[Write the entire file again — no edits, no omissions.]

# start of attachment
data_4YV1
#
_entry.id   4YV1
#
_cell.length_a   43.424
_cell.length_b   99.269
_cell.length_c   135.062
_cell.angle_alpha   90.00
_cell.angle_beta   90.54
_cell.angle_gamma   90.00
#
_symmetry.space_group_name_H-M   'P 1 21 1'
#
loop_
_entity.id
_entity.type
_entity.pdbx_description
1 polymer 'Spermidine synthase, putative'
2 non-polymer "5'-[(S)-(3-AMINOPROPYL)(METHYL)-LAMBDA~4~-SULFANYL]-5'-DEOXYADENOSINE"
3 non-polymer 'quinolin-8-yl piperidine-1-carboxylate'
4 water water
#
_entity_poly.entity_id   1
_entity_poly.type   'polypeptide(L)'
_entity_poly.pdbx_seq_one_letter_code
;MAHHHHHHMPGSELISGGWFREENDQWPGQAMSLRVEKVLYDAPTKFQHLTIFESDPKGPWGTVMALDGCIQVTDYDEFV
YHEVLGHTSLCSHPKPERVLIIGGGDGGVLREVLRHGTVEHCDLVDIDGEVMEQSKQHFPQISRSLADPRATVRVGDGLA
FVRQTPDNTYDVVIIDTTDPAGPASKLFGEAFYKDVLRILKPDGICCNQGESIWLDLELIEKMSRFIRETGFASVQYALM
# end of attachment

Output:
data_4YV1
#
_entry.id   4YV1
#
_cell.length_a   43.424
_cell.length_b   99.269
_cell.length_c   135.062
_cell.angle_alpha   90.00
_cell.angle_beta   90.54
_cell.angle_gamma   90.00
#
_symmetry.space_group_name_H-M   'P 1 21 1'
#
loop_
_entity.id
_entity.type
_entity.pdbx_description
1 polymer 'Spermidine synthase, putative'
2 non-polymer "5'-[(S)-(3-AMINOPROPYL)(METHYL)-LAMBDA~4~-SULFANYL]-5'-DEOXYADENOSINE"
3 non-polymer 'quinolin-8-yl piperidine-1-carboxylate'
4 water water
#
_entity_poly.entity_id   1
_entity_poly.type   'polypeptide(L)'
_entity_poly.pdbx_seq_one_letter_code
;MAHHHHHHMPGSELISGGWFREENDQWPGQAMSLRVEKVLYDAPTKFQHLTIFESDPKGPWGTVMALDGCIQVTDYDEFV
YHEVLGHTSLCSHPKPERVLIIGGGDGGVLREVLRHGTVEHCDLVDIDGEVMEQSKQHFPQISRSLADPRATVRVGDGLA
FVRQTPDNTYDVVIIDTTDPAGPASKLFGEAFYKDVLRILKPDGICCNQGESIWLDLELIEKMSRFIRETGFASVQYALM